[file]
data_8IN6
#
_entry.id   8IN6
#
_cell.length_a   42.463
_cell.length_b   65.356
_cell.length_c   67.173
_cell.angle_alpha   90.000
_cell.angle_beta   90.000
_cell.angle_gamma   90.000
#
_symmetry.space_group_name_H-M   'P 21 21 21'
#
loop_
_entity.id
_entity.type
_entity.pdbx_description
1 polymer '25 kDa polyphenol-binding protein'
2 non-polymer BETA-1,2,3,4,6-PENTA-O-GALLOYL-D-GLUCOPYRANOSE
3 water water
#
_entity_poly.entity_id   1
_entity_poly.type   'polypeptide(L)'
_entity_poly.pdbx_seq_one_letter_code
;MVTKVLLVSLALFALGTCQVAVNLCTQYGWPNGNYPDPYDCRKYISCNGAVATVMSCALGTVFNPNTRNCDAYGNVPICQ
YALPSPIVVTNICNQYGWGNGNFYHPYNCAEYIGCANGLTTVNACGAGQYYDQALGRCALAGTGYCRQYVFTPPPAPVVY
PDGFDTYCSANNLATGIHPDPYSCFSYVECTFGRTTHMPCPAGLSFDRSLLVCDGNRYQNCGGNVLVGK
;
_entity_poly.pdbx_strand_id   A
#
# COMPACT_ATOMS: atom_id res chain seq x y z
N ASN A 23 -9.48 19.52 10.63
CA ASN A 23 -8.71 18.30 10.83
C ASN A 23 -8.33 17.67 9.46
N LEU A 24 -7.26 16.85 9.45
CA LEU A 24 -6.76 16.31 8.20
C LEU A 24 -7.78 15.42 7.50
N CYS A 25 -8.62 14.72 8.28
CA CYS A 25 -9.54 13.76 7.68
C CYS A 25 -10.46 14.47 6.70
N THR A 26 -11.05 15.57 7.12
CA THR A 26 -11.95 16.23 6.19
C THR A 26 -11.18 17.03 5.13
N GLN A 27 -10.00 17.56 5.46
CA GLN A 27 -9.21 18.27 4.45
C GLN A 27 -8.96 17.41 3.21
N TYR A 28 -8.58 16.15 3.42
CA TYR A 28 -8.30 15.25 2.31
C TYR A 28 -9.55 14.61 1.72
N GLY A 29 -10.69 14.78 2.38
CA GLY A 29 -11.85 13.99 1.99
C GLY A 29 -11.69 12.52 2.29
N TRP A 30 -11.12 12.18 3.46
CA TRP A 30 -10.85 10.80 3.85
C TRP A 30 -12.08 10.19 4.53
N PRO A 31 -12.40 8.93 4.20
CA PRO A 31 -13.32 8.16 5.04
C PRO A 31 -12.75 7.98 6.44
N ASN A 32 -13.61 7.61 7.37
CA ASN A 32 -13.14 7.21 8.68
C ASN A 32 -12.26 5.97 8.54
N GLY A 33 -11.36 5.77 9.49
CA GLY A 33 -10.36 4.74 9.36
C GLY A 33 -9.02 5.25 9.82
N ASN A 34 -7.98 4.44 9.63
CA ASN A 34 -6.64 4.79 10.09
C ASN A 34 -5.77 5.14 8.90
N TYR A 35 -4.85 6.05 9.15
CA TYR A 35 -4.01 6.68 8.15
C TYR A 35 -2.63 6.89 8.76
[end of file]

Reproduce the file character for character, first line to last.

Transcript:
data_8IN6
#
_entry.id   8IN6
#
_cell.length_a   42.463
_cell.length_b   65.356
_cell.length_c   67.173
_cell.angle_alpha   90.000
_cell.angle_beta   90.000
_cell.angle_gamma   90.000
#
_symmetry.space_group_name_H-M   'P 21 21 21'
#
loop_
_entity.id
_entity.type
_entity.pdbx_description
1 polymer '25 kDa polyphenol-binding protein'
2 non-polymer BETA-1,2,3,4,6-PENTA-O-GALLOYL-D-GLUCOPYRANOSE
3 water water
#
_entity_poly.entity_id   1
_entity_poly.type   'polypeptide(L)'
_entity_poly.pdbx_seq_one_letter_code
;MVTKVLLVSLALFALGTCQVAVNLCTQYGWPNGNYPDPYDCRKYISCNGAVATVMSCALGTVFNPNTRNCDAYGNVPICQ
YALPSPIVVTNICNQYGWGNGNFYHPYNCAEYIGCANGLTTVNACGAGQYYDQALGRCALAGTGYCRQYVFTPPPAPVVY
PDGFDTYCSANNLATGIHPDPYSCFSYVECTFGRTTHMPCPAGLSFDRSLLVCDGNRYQNCGGNVLVGK
;
_entity_poly.pdbx_strand_id   A
#
# COMPACT_ATOMS: atom_id res chain seq x y z
N ASN A 23 -9.48 19.52 10.63
CA ASN A 23 -8.71 18.30 10.83
C ASN A 23 -8.33 17.67 9.46
N LEU A 24 -7.26 16.85 9.45
CA LEU A 24 -6.76 16.31 8.20
C LEU A 24 -7.78 15.42 7.50
N CYS A 25 -8.62 14.72 8.28
CA CYS A 25 -9.54 13.76 7.68
C CYS A 25 -10.46 14.47 6.70
N THR A 26 -11.05 15.57 7.12
CA THR A 26 -11.95 16.23 6.19
C THR A 26 -11.18 17.03 5.13
N GLN A 27 -10.00 17.56 5.46
CA GLN A 27 -9.21 18.27 4.45
C GLN A 27 -8.96 17.41 3.21
N TYR A 28 -8.58 16.15 3.42
CA TYR A 28 -8.30 15.25 2.31
C TYR A 28 -9.55 14.61 1.72
N GLY A 29 -10.69 14.78 2.38
CA GLY A 29 -11.85 13.99 1.99
C GLY A 29 -11.69 12.52 2.29
N TRP A 30 -11.12 12.18 3.46
CA TRP A 30 -10.85 10.80 3.85
C TRP A 30 -12.08 10.19 4.53
N PRO A 31 -12.40 8.93 4.20
CA PRO A 31 -13.32 8.16 5.04
C PRO A 31 -12.75 7.98 6.44
N ASN A 32 -13.61 7.61 7.37
CA ASN A 32 -13.14 7.21 8.68
C ASN A 32 -12.26 5.97 8.54
N GLY A 33 -11.36 5.77 9.49
CA GLY A 33 -10.36 4.74 9.36
C GLY A 33 -9.02 5.25 9.82
N ASN A 34 -7.98 4.44 9.63
CA ASN A 34 -6.64 4.79 10.09
C ASN A 34 -5.77 5.14 8.90
N TYR A 35 -4.85 6.05 9.15
CA TYR A 35 -4.01 6.68 8.15
C TYR A 35 -2.63 6.89 8.76